In the case at hand, plaintiff apparently did not provide defendant with a "specific, concrete indication" that the filing of a suit was imminent, but instead merely indicated that a suit was possible if settlement was not reached. (Tittmann Decl. ¶ 6 (describing a letter from plaintiff to defendant as indicating that defendant's failure to "revise its position" on coverage would force plaintiff to "pursue all legal remedies, including suit").) Thereafter, defendant filed suit in Ohio, and after receiving notice of the same, plaintiff rushed to file suit here later that same day. Under these circumstances, the Court declines to apply the anticipatory suit exception to the first-to-file rule.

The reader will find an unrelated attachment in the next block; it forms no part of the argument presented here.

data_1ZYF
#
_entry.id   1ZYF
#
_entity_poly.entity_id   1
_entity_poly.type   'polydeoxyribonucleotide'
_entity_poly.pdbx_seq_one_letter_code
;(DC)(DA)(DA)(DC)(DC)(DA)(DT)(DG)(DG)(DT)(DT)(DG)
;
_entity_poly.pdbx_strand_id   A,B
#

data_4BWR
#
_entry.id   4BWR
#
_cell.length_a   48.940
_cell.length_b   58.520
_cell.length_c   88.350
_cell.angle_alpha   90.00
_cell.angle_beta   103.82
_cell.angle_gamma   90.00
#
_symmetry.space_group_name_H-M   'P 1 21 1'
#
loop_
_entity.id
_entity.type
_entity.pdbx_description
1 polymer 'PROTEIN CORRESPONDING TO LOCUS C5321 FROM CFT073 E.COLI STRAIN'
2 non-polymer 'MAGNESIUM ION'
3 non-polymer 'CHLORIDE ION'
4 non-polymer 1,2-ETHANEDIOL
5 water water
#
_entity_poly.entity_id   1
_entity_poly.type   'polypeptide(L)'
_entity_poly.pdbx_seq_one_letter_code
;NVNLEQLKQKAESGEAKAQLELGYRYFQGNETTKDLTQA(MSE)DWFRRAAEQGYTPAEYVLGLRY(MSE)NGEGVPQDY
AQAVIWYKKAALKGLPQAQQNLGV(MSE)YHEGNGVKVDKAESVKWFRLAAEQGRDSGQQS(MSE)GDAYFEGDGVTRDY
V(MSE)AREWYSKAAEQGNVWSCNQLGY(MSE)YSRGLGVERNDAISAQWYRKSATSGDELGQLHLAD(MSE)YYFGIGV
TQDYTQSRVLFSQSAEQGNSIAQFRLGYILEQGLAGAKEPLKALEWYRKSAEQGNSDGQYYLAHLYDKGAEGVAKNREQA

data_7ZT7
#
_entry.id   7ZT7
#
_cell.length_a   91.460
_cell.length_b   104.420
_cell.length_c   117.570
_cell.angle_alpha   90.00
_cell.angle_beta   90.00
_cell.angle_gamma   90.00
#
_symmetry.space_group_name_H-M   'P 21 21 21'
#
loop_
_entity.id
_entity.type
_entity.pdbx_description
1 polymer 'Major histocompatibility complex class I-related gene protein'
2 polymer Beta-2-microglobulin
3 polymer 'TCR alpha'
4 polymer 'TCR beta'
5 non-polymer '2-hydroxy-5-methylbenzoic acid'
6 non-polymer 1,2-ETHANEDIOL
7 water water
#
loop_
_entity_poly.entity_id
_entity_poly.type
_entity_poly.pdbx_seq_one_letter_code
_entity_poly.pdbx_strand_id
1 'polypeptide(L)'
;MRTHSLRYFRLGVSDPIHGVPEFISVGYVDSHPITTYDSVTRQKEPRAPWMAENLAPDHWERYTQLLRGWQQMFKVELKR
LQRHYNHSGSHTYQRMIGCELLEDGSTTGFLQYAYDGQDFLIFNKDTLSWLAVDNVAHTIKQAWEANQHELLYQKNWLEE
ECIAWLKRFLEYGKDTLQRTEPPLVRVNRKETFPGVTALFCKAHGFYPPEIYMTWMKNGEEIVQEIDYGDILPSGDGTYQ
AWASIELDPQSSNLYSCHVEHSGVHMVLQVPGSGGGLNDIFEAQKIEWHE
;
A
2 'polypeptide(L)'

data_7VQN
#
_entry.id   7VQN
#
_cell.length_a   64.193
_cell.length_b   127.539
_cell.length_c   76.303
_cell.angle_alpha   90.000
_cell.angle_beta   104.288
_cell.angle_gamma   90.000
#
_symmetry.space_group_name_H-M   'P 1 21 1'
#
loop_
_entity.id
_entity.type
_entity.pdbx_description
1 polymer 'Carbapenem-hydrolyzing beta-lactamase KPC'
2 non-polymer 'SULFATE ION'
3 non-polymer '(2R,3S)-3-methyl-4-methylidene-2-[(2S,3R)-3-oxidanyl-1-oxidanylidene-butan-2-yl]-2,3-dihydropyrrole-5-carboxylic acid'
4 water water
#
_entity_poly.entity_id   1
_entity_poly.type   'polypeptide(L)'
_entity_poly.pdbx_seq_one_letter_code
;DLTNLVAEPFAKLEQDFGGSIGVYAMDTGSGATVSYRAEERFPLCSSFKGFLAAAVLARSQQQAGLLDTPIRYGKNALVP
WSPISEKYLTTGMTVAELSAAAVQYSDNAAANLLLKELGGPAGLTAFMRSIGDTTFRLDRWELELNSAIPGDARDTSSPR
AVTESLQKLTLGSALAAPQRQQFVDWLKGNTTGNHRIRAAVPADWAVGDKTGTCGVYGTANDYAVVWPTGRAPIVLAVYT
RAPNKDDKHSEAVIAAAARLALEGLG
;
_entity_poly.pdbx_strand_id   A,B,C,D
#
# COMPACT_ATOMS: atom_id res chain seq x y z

C. Future Developments
Finally, plaintiff asks the Court to deny or defer ruling on the motion pending possible future developments in the case relating to an anticipated assignment of coverage to plaintiffs in one of the pending underlying actions. Plaintiff does not provide any specific timeline for the speculative assignment to occur, other than referencing a January 7, 2016 settlement conference which occurred weeks ago with no update. Thus, the Court declines to defer ruling indefinitely on this basis.
For the foregoing reasons, the Court
This Order terminates Docket Number 13.